Finally, it's important to remember that while our primary game plan is to win quickly, we can win the long game as well thanks to cards like Castle Locthwain, Faceless Haven, Smuggler's Copter, and our recursive threats, unlike some other aggro decks, which mostly fold to the first sweeper. While we usually start off a game looking to pick up a fast win, there are times when it's best to shift gears and start focusing on generating card advantage for the long game, rather than on dumping our hand to pick up fast wins.


Normally, we play the two-player queues for Budget Magic, but this week, we played a league and ended up going 3-2, which is a pretty solid record for a $94 deck! We lost to Jund and Humans (which managed to draw three Auriok Champions in game two, which is close to unbeatable for our deck) but took down Gruul Midrange, Izzet Control, and our archnemesis, Tron! The deck actually felt pretty solid and might actually be a competitive budget option in the format!

As far as changes to make to the deck now that we've played some games with it, the most questionable card in probably Asylum Visitor, which rarely drew us any cards (although we did get some sweet madness value, which was nice). The problem is that I'm not sure what to replace it with. Pack Rat was the other card I strongly considered for the slot, but it felt a bit slow and, as a budget deck, we don't have discard like Thoughtseize to protect it. That said, discarding cards is an upside in the deck, and as we saw on last week's Meme or Dream? an unchecked Pack Rat can win a game all by itself. At a minimum, it's probably worth testing Pack Rat, although I'm not 100% sure if it's better than Asylum Visitor or not.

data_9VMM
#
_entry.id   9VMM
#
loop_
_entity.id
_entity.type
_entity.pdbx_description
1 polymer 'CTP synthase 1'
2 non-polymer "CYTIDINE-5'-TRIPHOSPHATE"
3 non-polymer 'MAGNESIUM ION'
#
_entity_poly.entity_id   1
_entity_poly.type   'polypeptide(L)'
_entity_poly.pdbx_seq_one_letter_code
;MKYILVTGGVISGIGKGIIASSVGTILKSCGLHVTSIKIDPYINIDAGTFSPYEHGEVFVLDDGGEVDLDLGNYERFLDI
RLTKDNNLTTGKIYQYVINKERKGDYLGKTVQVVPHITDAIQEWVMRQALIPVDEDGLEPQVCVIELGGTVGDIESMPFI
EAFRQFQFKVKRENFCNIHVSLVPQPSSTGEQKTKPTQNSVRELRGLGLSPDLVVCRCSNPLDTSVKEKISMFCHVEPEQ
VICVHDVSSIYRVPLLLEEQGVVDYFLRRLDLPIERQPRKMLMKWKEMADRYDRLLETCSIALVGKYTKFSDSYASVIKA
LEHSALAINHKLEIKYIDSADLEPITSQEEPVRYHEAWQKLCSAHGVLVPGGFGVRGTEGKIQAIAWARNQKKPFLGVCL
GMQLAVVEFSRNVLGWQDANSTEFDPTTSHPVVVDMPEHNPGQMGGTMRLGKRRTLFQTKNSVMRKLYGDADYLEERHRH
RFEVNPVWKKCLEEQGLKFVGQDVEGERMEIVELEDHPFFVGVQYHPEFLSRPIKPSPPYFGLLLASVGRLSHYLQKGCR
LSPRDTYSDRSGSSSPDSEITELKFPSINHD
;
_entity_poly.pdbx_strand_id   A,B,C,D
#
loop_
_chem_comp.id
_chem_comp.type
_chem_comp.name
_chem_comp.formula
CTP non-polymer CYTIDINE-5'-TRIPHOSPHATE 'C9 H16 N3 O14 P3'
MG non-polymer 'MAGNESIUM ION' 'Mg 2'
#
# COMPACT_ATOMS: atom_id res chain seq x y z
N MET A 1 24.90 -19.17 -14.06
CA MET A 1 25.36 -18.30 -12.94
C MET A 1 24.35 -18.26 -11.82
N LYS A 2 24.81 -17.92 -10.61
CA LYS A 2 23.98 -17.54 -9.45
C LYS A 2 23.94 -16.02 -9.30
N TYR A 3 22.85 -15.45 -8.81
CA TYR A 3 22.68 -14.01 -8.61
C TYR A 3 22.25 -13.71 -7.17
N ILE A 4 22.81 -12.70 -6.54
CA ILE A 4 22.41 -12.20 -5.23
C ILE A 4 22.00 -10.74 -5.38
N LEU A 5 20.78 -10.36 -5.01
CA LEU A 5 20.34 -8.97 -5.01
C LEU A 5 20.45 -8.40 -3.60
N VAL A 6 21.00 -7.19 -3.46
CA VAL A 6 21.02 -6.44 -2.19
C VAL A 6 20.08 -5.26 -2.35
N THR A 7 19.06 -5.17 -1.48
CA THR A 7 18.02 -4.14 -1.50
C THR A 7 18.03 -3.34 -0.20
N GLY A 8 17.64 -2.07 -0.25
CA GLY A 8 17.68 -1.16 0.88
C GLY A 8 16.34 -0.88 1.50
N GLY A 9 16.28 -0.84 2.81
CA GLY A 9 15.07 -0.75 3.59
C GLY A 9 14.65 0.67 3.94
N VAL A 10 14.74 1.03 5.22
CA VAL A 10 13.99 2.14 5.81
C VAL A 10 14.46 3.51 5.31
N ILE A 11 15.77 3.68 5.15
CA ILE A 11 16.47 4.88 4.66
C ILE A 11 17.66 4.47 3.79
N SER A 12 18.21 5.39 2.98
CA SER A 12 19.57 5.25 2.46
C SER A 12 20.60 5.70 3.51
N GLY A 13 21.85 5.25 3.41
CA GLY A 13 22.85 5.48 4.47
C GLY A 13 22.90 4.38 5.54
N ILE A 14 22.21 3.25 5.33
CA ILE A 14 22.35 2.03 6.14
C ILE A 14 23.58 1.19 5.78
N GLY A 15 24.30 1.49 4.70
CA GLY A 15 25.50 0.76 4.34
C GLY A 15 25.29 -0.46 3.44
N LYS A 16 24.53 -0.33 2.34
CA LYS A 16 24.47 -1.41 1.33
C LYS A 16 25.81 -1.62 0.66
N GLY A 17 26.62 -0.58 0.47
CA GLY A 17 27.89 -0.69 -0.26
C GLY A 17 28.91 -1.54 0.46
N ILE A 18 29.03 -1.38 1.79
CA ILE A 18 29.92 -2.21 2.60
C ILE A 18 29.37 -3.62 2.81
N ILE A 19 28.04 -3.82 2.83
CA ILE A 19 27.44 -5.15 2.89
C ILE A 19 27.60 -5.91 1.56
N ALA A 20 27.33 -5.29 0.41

All in all, Egon Stompy felt like a strong budget option for our post-ban Modern format. The combination of a quick, evasive clock and surprising resilience against removal gives it a decent chance in a lot of different matchups. If you're looking for something cheap to try in Modern that might actually be competitive, give it a shot!

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Getting Egon Stompy down near $50 isn't difficult, but it does require some painful cuts. The main problem is that the deck doesn't have any truly expensive cards, instead relying on a bunch of cards that are in the $2–3 range, which means it takes a lot of changes to drop the price. The most impactful ones come in the mana base, where we drop our snow lands, Faceless Haven, and Castle Locthwain for 20 Swamps. While this doesn't hurt our aggro plan much, it does take away some of our ability to play a long game against control decks. Otherwise, we switch up our removal spells, with Fatal Push and Go for the Throat becoming Bloodchief's Thirst and Victim of Night, and a couple of Mogis's Marauders sneak into the main deck over two Bloodsoaked Champions. While the ultra-budget build of Egon Stompy should be almost as effective at picking up fast wins, it will struggle the longer the game goes. So if you decide to start with the ultra-budget build, focusing on being fast will be more important than with the build we played for today's video.

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Finally, for our non-budget list, we go with a Zombie sub-theme. Stitcher's Supplier was a card I strongly considered for the budget build as a way to fill the graveyard for Egon, God of Death, but there were two problems. One is that Stitcher's Supplier itself is nearly $4 a copy, which would make it the most expensive card in our deck. Second, once we add Stitcher's Supplier, we really want Gravecrawler as one of our recursive one-drops, and Gravecrawler is even more expensive. In the non-budget list, we can play the Zombie package while also upgrading Asylum Visitor to the more consistent Dark Confidant, improve the mana with Mutavault over Faceless Haven, and add Thoughtseize to the sideboard over Duress. The end result is a deck that should play almost exactly like the one from the video but with a little bit of extra power and synergy. 


Anyway, that's all for today. As always, leave your thoughts, ideas, opinions, and suggestions in the comments, and you can reach me on Twitter @SaffronOlive or at